MOUNT VERNON — The Department of Adult Probation has developed a physical fitness and general wellness program for Mandated Educational and Referral Into Treatment (MERIT) drug court program participants about two years ago, and has been growing the program ever since.
The program is called Chris-Fit, a play on Crossfit, and it encourages MERIT participants to improve their physical health while working towards sobriety.
The program got its name from Chris O’Hara, an active physical fitness enthusiast and someone who empowered many in the community. He was open about his addiction and it was a single relapse, after several years of being clean, that caused him to overdose.
When Chief Probation Officer Dave Priest came up with the plan of Chris-Fit, he gave credit where it was due by naming the fitness program after Chris.
The idea for a fitness program came to Priest as he was online one night and saw a program where a police officer took an individual with addiction problems under his wing and started doing work-outs.
“I kind of put two and two together and then I remembered all the things Chris always talked about,” he said. “So that’s kind of how the concept (of Chris-Fit) was born.”
“We do a lot of cognitive work and a lot of behavioral change programming. Everything is in the mind.” Priest said about the counseling they do with probationers. “Why can’t we incorporate physical fitness into the recovery plan?”
Priest knew he had to get the program off the ground and he also knew that just handing out a membership to a gym wouldn’t work. Someone who’s going through recovery, he said, is impulsive and they are living in the now. He had to think of a way to make this program stick with them.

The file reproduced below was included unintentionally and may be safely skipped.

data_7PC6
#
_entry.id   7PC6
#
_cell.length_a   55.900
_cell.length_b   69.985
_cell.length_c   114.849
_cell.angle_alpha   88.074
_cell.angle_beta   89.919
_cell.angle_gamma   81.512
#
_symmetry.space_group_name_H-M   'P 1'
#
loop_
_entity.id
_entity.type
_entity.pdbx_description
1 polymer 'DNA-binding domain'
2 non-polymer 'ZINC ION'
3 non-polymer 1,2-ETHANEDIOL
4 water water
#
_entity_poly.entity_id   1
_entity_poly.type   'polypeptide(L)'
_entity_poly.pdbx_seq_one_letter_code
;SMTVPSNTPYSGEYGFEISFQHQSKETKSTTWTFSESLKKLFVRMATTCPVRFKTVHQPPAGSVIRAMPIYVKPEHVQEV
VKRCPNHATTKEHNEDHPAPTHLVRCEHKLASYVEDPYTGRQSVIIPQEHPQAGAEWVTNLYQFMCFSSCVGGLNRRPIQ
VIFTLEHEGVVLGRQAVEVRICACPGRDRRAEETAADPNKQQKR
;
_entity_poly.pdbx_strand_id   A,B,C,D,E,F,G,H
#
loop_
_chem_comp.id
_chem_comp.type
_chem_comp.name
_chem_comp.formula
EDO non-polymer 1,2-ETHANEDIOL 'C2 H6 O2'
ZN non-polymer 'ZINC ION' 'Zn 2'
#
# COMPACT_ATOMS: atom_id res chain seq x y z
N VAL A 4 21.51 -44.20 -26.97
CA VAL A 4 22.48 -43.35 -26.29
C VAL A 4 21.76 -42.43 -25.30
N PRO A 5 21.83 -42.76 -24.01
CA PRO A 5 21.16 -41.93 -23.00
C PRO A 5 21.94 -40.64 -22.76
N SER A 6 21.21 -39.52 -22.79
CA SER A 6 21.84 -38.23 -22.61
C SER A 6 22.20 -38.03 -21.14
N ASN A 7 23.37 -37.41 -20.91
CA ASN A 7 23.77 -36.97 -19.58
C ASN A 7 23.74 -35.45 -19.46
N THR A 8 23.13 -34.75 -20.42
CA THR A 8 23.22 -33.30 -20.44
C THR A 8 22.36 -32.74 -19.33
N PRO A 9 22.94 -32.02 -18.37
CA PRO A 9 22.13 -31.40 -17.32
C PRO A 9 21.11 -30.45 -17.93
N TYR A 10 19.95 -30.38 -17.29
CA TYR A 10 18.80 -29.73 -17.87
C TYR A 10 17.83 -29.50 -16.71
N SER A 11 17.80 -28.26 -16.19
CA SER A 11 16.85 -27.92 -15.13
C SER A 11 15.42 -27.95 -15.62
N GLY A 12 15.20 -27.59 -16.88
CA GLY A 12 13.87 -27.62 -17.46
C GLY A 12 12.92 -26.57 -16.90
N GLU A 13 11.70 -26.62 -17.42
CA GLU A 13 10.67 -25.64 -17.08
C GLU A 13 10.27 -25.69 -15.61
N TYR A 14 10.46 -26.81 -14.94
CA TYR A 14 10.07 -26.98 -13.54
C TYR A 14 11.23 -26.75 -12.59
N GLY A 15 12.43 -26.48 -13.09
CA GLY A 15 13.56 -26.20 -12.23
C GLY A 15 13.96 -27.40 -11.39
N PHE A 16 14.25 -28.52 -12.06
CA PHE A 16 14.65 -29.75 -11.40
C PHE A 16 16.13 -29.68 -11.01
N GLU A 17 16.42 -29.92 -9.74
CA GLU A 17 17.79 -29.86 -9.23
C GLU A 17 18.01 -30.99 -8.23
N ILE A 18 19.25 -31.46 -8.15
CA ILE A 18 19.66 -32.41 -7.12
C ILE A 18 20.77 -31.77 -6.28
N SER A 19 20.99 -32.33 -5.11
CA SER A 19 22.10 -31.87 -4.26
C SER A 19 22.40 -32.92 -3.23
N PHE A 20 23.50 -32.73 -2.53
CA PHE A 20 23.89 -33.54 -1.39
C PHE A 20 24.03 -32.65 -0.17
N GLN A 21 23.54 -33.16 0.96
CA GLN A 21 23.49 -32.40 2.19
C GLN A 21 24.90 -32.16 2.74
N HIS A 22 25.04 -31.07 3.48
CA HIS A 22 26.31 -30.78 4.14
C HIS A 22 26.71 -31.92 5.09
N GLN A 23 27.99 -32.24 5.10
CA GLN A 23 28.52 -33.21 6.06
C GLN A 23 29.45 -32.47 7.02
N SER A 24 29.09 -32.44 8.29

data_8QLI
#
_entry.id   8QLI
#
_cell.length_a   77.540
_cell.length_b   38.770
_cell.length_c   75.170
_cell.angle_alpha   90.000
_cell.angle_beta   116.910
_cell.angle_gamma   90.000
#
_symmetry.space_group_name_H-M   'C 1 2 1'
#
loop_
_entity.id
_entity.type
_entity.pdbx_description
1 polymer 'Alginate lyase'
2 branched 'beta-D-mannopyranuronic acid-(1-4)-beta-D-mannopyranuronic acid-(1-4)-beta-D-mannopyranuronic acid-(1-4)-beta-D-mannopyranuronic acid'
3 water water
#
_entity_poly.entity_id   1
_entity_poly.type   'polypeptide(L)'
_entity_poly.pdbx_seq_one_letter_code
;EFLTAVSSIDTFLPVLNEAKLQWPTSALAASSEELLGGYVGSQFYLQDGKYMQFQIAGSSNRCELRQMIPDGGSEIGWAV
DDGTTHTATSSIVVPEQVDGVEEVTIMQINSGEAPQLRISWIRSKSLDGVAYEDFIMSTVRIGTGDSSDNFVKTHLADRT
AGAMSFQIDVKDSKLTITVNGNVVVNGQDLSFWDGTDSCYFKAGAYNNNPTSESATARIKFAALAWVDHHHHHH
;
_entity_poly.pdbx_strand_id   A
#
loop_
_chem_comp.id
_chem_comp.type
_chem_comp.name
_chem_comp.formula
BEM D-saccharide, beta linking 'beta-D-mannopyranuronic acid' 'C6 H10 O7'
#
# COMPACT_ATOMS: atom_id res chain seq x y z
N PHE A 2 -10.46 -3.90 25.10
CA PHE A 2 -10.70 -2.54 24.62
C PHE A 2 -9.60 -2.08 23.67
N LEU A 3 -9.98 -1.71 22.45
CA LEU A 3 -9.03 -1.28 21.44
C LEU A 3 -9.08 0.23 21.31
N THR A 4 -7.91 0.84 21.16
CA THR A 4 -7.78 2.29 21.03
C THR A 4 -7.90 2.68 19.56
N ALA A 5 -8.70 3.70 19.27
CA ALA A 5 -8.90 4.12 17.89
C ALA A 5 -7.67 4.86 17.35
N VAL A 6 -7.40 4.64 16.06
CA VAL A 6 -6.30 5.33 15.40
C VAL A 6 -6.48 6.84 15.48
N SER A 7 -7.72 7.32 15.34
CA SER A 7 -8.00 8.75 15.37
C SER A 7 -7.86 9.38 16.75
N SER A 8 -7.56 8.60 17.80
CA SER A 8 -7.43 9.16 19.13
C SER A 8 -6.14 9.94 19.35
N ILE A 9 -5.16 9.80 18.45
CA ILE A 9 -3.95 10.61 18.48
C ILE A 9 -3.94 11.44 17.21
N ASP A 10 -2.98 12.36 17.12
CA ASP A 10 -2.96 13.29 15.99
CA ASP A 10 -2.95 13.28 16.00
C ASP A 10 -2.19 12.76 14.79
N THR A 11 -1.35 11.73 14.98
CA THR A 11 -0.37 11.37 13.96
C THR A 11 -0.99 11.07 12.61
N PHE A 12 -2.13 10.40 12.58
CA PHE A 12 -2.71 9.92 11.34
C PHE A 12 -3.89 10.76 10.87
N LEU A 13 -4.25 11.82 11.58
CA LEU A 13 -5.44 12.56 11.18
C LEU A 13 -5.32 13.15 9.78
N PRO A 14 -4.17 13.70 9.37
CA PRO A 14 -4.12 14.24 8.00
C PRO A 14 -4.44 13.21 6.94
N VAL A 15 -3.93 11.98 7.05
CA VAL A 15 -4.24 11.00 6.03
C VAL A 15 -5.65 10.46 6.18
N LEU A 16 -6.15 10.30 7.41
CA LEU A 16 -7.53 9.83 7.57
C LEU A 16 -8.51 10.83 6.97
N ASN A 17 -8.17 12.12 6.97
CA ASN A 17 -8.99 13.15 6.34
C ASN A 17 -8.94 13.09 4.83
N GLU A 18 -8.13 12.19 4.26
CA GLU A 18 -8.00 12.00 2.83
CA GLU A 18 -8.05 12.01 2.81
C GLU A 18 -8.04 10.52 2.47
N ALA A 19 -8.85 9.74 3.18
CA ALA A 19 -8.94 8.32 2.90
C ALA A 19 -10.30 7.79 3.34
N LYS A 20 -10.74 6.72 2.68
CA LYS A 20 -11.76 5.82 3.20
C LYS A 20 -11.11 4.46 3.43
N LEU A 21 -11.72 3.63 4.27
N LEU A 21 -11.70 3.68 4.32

The three main goals Priest had for the program was reducing recidivism, to rehabilitate the probationers and make the overall community safer.
“The program is for someone who wants to be invested in their recovery,” he said. The program gives the probationers the tools to stay out of jail but it is up to them to be accountable for what they do.
Priest reached out to the rehabilitation center at Knox Community Hospital and pitched them the idea of Chris-Fit. Instead of just offering finical help to the program, they offered the use of the wellness center and offered to meet with the probationers to come up with personal fitness plans.
The probationers meet with personal fitness instructors through the wellness center for eight weeks and can track their overall progress. During that time, they can work out as much as they want and see a doctor for guidance if needed. After those eight weeks are up, they get a membership pass to the center.
Funding this project was the next step after the plan was in place. Priest reached out to Women United and applied for a grant through them. He also applied for a grant through Elk’s Lodge 140. The grant money allowed the probation department to pay for the memberships to the wellness center.
“I don’t know what I would do without those ladies (at United Way),” Priest said “They continue to fund our program and they are a great resource.”
Along with the fitness plans, participants also engage in a variety of other classes through the MERIT court program. These include classes on nutrition and mental health. The classes are led by various local companies and services and all the classes are held in-house at the probation office.
In the past year, they added an integrated community recovery model to the program. This added classes such as “Eating for the Health of it,” which is run by the Ohio State Extension office Snap-Ed program. This classes teaches participants how to eat healthy while on a budget.